The Mark Ortiz Automotive


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September 2010

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Mark Ortiz Automotive is a chassis consulting service primarily serving oval track and road racers. This newsletter is a free service intended to benefit racers and enthusiasts by offering useful insights into chassis engineering and answers to questions.  Readers may mail questions to: 155 Wankel Dr., Kannapolis, NC 28083-8200; submit questions by phone at 704-933-8876; or submit questions by    e-mail to:  Readers are invited to subscribe to this newsletter by e-mail.  Just e-mail me and request to be added to the list.


rc car




After reading through some of the newsletters you have written about vehicle suspensions etc., I was hoping I could ask you a few questions about an rc model car.  Since a year ago I have a new hobby in racing with remote control cars.  These are electric motor powered by battery 4wd models with
independent suspension.  Perhaps you have seen them before, but just in case, I have included a few pictures in the email.  At the moment I work as a structural engineer but since starting the hobby I have been catching up on my original automotive engineering degree and dusting off my vehicle dynamics books.


The car actually races "on road" on tracks especially suited to their size with proper very fine, smooth, tarmac surfaces.

The size scale is supposed to be 1/10 scale.  Wheelbase is about 254mm.  Track width is about 167mm in the front, with the rear usually 1-2mm narrower. The minimum weight limit is 1350 grams.  The cars are constant 4-wheel drive with a locked front axle and a rear differential. Depending on the type of motor and controller used, the top speed can reach anywhere between 60km/h to 115km/h.  During the races I compete in, on the track with the largest straight we reached 90km/h.  So the speed is far from scale.


Perhaps these cars are completely different to their full size counterparts but I still find it fascinating to see some of the numbers that come up when I check them.   For instance: roll centres below ground; sprung cg below the unsprung cg height; a locked front axle (both wheels rotate at the same speed); natural frequency of the suspension in the order of 8-12Hz; pressureless rubber tires filled with a foam insert, and tire additives to increase grip of the tires are allowed.

The unsprung mass c.g. is above the sprung mass c.g.  due to the fact  that the tire diameter is 63mm, with the tire, bearings, and uprights being the parts making up the unsprung at 31.5mm above ground, while the unsprung mass major components are the batteries, motor, servo and speed



control module. These are all located directly on the carbon chassis plate.  With a ride height of 5mm, the sprung c.g. is located about 20-25mm above ground.


I worked my way through determining the roll centres, basic wheel rates, load transfer in a general 1g corner, and roll stiffness distribution to better understand how the car works.  I was hoping that
by better understanding the engineering part I could find my advantage over the younger natural talent drivers who might not be so proficient in this area.

Now I got a little bit puzzled over a few things in the suspension. It is supposed to be a H-arm with camber link system for all four wheels.  But how to find the antiforces in this type suspension?  The inside point of the H-arm can be angled by shimming more (or less) on one side of the mounting points (mounting point you can seen in the rear view image).  This should create anti's but also change the arm travel (wheelbase change and track width changes).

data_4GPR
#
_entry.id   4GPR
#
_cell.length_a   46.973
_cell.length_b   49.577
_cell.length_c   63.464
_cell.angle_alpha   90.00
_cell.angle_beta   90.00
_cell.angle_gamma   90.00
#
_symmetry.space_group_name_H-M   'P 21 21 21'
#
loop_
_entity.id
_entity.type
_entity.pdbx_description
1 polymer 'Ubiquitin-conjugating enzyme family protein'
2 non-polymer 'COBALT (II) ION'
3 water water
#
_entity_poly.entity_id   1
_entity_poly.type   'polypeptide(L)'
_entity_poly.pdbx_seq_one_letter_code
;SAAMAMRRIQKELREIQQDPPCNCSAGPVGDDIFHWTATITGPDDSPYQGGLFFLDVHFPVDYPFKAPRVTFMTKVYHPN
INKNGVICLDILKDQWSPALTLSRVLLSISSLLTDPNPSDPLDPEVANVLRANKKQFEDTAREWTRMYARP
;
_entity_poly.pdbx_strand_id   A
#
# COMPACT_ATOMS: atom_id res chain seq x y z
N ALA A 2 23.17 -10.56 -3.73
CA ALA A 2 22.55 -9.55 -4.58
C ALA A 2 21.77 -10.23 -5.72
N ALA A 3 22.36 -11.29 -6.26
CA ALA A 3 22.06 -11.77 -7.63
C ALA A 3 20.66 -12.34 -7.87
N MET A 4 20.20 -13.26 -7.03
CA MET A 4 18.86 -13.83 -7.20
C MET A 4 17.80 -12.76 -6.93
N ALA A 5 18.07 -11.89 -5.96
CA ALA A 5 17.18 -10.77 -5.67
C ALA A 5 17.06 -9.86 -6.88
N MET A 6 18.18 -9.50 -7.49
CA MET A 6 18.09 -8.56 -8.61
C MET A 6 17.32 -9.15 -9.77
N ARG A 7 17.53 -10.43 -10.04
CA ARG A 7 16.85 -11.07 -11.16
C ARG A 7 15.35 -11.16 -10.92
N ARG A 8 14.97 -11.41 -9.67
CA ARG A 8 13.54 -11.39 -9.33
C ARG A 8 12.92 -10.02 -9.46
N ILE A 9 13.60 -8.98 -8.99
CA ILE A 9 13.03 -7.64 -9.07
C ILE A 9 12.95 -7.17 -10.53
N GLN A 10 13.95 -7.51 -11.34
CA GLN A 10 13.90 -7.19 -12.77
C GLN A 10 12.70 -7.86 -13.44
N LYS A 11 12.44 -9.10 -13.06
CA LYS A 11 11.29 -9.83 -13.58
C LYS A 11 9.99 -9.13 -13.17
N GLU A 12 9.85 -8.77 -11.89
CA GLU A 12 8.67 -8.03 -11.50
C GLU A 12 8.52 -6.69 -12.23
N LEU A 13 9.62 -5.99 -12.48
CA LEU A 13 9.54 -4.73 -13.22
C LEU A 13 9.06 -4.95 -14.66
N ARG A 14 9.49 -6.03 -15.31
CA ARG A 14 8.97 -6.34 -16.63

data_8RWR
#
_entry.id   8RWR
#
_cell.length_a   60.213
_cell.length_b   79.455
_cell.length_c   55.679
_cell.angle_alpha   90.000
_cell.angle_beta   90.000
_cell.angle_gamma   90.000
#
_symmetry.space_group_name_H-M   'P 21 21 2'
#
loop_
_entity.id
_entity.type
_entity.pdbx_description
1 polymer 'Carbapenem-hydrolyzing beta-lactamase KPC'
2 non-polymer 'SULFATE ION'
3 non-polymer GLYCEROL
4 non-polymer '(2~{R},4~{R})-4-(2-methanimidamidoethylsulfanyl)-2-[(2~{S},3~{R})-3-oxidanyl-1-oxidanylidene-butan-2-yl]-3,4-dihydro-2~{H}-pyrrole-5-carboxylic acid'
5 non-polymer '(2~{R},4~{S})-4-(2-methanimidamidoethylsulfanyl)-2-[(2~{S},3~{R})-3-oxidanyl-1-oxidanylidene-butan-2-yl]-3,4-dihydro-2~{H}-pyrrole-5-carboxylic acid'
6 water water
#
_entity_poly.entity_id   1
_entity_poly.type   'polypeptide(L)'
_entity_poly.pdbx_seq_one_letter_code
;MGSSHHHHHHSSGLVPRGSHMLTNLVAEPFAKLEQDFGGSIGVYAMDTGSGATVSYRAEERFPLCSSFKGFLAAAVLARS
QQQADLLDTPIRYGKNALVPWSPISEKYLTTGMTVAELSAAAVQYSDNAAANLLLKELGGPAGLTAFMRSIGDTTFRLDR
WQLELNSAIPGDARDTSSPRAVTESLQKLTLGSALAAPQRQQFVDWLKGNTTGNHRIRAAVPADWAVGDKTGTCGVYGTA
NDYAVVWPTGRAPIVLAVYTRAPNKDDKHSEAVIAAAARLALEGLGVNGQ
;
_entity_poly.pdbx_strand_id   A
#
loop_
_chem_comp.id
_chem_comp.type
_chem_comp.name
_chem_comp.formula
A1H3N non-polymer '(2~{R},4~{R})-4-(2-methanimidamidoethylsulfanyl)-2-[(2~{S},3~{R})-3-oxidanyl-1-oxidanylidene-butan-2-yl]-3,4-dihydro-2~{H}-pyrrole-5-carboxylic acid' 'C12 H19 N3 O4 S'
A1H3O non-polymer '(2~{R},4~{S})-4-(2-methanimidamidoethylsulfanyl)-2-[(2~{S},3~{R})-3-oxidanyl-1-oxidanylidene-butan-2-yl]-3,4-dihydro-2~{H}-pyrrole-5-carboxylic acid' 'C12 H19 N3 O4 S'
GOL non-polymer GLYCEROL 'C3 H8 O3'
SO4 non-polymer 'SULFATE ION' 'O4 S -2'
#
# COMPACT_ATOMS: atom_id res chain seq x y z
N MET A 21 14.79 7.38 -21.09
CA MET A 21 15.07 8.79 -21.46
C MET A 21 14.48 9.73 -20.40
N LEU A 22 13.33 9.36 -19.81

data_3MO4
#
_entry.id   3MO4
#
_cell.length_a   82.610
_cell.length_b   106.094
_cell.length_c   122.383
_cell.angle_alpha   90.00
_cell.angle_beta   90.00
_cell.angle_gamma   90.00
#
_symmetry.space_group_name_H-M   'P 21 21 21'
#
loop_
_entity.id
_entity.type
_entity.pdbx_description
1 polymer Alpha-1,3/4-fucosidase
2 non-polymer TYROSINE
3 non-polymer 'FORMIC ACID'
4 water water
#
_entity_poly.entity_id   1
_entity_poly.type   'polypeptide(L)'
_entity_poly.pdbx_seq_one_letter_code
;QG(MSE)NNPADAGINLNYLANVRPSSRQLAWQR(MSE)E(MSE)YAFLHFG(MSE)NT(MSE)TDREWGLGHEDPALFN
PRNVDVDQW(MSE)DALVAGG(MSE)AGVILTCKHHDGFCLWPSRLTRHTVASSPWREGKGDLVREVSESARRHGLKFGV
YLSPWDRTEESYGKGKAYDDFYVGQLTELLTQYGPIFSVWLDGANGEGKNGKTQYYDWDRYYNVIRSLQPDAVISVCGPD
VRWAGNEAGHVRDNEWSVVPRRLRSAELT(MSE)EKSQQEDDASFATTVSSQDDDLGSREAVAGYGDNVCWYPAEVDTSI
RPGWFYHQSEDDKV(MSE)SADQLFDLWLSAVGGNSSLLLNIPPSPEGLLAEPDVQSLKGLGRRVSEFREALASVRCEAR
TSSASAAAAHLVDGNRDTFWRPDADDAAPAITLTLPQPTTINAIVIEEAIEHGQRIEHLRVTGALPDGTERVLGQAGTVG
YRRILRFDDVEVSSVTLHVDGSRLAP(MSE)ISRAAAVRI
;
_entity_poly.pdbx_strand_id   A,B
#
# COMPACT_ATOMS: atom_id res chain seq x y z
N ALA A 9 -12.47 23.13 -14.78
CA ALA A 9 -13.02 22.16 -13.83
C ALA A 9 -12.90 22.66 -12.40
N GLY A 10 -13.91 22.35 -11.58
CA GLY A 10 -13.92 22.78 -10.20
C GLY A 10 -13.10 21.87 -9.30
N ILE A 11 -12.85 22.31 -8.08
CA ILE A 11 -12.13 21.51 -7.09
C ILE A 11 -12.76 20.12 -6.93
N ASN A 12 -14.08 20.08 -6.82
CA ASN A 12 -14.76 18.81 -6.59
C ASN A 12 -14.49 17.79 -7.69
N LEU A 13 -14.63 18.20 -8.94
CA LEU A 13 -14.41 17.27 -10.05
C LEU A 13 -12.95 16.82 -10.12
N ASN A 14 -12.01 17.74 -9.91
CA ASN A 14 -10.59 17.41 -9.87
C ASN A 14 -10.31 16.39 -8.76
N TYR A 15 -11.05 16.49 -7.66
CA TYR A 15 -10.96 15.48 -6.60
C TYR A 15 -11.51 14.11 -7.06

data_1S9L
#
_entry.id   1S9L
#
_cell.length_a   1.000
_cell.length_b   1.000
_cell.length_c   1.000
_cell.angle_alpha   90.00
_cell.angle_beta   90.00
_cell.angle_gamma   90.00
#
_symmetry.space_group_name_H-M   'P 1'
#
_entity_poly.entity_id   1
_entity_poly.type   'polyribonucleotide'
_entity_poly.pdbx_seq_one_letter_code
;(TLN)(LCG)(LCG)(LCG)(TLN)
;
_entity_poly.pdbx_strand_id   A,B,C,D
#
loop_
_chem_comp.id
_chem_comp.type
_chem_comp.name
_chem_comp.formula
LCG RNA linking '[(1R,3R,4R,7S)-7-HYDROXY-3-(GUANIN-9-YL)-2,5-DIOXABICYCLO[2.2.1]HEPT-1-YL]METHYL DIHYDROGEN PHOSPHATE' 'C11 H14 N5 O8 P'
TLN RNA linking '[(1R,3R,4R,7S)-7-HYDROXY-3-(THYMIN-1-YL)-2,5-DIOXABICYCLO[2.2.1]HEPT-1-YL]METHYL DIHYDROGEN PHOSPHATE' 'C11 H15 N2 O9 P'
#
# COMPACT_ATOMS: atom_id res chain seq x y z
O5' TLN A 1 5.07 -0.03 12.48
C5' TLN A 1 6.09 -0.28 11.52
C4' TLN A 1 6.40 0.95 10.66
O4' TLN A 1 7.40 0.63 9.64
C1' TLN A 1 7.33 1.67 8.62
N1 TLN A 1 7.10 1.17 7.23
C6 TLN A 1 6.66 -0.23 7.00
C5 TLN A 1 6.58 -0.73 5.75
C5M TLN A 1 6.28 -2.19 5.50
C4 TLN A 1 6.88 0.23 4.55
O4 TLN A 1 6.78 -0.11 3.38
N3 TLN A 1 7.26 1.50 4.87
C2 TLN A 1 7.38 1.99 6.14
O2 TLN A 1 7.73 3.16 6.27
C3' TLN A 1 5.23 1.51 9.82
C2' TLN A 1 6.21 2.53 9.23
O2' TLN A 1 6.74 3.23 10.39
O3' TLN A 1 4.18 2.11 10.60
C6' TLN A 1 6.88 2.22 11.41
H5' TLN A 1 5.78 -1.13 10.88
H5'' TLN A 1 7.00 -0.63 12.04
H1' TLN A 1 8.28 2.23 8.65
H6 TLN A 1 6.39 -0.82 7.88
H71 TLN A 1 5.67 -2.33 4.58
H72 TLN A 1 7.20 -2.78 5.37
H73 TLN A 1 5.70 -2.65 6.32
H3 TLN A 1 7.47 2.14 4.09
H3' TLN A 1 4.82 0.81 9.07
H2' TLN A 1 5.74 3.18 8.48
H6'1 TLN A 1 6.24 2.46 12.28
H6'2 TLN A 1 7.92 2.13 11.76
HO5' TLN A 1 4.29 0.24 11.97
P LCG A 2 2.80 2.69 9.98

Would the changes to track width and wheelbase be more influence compared to the antis created (if antis are created as this is the original question)?  Secondly,  these cars frequently use droop limitation by screws in the H-arm that restrict how far the arm is allowed to travel down to the
chassis plate.

I understand  the droop limitation effect in the accelerating and braking condition, but what will happen in roll?  How will the wheel loads respond when the inside wheel reaches its droop limitation point while the outside wheel is still suspended by the spring?  When this happens is the chassis roll completely determined by the compression of the outside spring?

I hope you can give me some help in order to decipher what makes these cars work, and why some things are done this way in these cars.


I will not attempt to present myself as an expert on these cars.  I have never encountered them before, much less raced one or advised anybody who raced one.  But it is fascinating to consider some of the things that happen when one tries to drastically scale a mechanism up or down.


In general, small machines, or animals, will have better "scale performance" than their larger counterparts.  Some effects don't change with scale at all; some change dramatically.


For example, the fact that ants can lift astonishing percentages of their body weight is primarily due to their small size.  If there were giant ants as depicted in '50's horror movies, they probably couldn't walk, or even breathe adequately to support their body mass.  Mice have skinny little legs and pudgy little bellies, yet can jump amazing multiples of their own height or length.


These effects result from the fact that a muscle's cross-sectional area, which largely determines its strength, increases with the second power of scale, while its volume, which largely determines its mass, increases with the third power of scale.



Very small creatures (spiders, small insects) can be dropped off a roof and not get hurt, because they reach aerodynamic terminal velocity at such a low speed that it's like they have parachutes on.  If we

take a given engine cylinder and scale it up, it has dramatically less valve and port area per unit of displacement, and will theoretically make less power per unit of displacement.


These effects occur because an object's surface-to-volume ratio goes up as it gets smaller.  Taking a sphere as a representative example, frontal area and surface area both increase with the second power of scale, while volume (hence mass, if the sphere is solid) increases with the third power of scale.


If we could scale a car down to 1/10 of its size, without having to completely rethink the entire machine, it would have 1/100 of its previous surface area and frontal area, and only 1/1000 of its previous mass.  It would have ten times as much valve area per unit of displacement.  It would have ten times the brake swept area per unit of weight.  If the static deflection of the tires stayed in scale, the car would have ten times the contact patch area per unit of weight.  This would require a tire vertical spring rate 1/100 that of the full-size car.